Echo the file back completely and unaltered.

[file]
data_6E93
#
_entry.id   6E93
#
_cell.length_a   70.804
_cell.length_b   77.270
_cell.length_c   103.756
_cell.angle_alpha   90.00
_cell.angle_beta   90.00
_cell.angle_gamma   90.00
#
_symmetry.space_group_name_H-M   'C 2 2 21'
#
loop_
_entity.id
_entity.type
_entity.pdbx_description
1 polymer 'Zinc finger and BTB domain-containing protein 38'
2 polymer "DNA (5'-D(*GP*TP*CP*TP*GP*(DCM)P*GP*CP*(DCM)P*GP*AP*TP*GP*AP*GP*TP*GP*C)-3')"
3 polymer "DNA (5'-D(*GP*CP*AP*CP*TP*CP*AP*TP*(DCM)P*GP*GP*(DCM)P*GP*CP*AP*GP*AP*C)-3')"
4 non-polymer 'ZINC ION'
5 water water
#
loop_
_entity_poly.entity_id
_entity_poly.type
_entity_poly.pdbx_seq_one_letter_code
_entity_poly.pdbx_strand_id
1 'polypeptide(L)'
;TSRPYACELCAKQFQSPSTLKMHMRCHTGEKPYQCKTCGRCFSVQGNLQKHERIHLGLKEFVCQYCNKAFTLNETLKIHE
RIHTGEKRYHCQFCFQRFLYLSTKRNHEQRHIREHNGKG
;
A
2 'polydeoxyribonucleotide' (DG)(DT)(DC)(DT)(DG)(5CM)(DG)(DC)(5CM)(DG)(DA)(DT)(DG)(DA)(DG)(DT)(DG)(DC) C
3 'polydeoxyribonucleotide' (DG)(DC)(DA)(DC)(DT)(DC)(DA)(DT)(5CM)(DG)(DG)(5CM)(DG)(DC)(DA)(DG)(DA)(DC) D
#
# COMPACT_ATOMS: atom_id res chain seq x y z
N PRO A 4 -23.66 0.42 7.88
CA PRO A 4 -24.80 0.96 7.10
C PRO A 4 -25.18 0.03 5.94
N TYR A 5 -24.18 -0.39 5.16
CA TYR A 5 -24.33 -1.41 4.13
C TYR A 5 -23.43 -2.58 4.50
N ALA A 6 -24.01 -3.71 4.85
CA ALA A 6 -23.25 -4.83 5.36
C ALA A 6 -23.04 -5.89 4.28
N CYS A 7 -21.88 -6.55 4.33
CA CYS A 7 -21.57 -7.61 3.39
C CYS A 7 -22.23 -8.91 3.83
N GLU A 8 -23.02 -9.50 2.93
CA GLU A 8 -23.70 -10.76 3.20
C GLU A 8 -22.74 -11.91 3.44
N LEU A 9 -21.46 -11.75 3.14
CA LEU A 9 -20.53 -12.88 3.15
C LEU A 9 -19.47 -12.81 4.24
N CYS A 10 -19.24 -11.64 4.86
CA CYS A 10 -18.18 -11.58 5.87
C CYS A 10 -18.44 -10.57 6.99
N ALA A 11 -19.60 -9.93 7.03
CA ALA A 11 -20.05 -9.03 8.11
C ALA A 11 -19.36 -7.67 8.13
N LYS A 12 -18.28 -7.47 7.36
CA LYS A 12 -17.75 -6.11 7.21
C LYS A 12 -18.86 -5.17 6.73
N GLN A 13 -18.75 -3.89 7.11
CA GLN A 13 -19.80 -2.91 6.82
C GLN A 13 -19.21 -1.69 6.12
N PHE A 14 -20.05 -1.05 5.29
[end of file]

data_6E93
#
_entry.id   6E93
#
_cell.length_a   70.804
_cell.length_b   77.270
_cell.length_c   103.756
_cell.angle_alpha   90.00
_cell.angle_beta   90.00
_cell.angle_gamma   90.00
#
_symmetry.space_group_name_H-M   'C 2 2 21'
#
loop_
_entity.id
_entity.type
_entity.pdbx_description
1 polymer 'Zinc finger and BTB domain-containing protein 38'
2 polymer "DNA (5'-D(*GP*TP*CP*TP*GP*(DCM)P*GP*CP*(DCM)P*GP*AP*TP*GP*AP*GP*TP*GP*C)-3')"
3 polymer "DNA (5'-D(*GP*CP*AP*CP*TP*CP*AP*TP*(DCM)P*GP*GP*(DCM)P*GP*CP*AP*GP*AP*C)-3')"
4 non-polymer 'ZINC ION'
5 water water
#
loop_
_entity_poly.entity_id
_entity_poly.type
_entity_poly.pdbx_seq_one_letter_code
_entity_poly.pdbx_strand_id
1 'polypeptide(L)'
;TSRPYACELCAKQFQSPSTLKMHMRCHTGEKPYQCKTCGRCFSVQGNLQKHERIHLGLKEFVCQYCNKAFTLNETLKIHE
RIHTGEKRYHCQFCFQRFLYLSTKRNHEQRHIREHNGKG
;
A
2 'polydeoxyribonucleotide' (DG)(DT)(DC)(DT)(DG)(5CM)(DG)(DC)(5CM)(DG)(DA)(DT)(DG)(DA)(DG)(DT)(DG)(DC) C
3 'polydeoxyribonucleotide' (DG)(DC)(DA)(DC)(DT)(DC)(DA)(DT)(5CM)(DG)(DG)(5CM)(DG)(DC)(DA)(DG)(DA)(DC) D
#
# COMPACT_ATOMS: atom_id res chain seq x y z
N PRO A 4 -23.66 0.42 7.88
CA PRO A 4 -24.80 0.96 7.10
C PRO A 4 -25.18 0.03 5.94
N TYR A 5 -24.18 -0.39 5.16
CA TYR A 5 -24.33 -1.41 4.13
C TYR A 5 -23.43 -2.58 4.50
N ALA A 6 -24.01 -3.71 4.85
CA ALA A 6 -23.25 -4.83 5.36
C ALA A 6 -23.04 -5.89 4.28
N CYS A 7 -21.88 -6.55 4.33
CA CYS A 7 -21.57 -7.61 3.39
C CYS A 7 -22.23 -8.91 3.83
N GLU A 8 -23.02 -9.50 2.93
CA GLU A 8 -23.70 -10.76 3.20
C GLU A 8 -22.74 -11.91 3.44
N LEU A 9 -21.46 -11.75 3.14
CA LEU A 9 -20.53 -12.88 3.15
C LEU A 9 -19.47 -12.81 4.24
N CYS A 10 -19.24 -11.64 4.86
CA CYS A 10 -18.18 -11.58 5.87
C CYS A 10 -18.44 -10.57 6.99
N ALA A 11 -19.60 -9.93 7.03
CA ALA A 11 -20.05 -9.03 8.11
C ALA A 11 -19.36 -7.67 8.13
N LYS A 12 -18.28 -7.47 7.36
CA LYS A 12 -17.75 -6.11 7.21
C LYS A 12 -18.86 -5.17 6.73
N GLN A 13 -18.75 -3.89 7.11
CA GLN A 13 -19.80 -2.91 6.82
C GLN A 13 -19.21 -1.69 6.12
N PHE A 14 -20.05 -1.05 5.29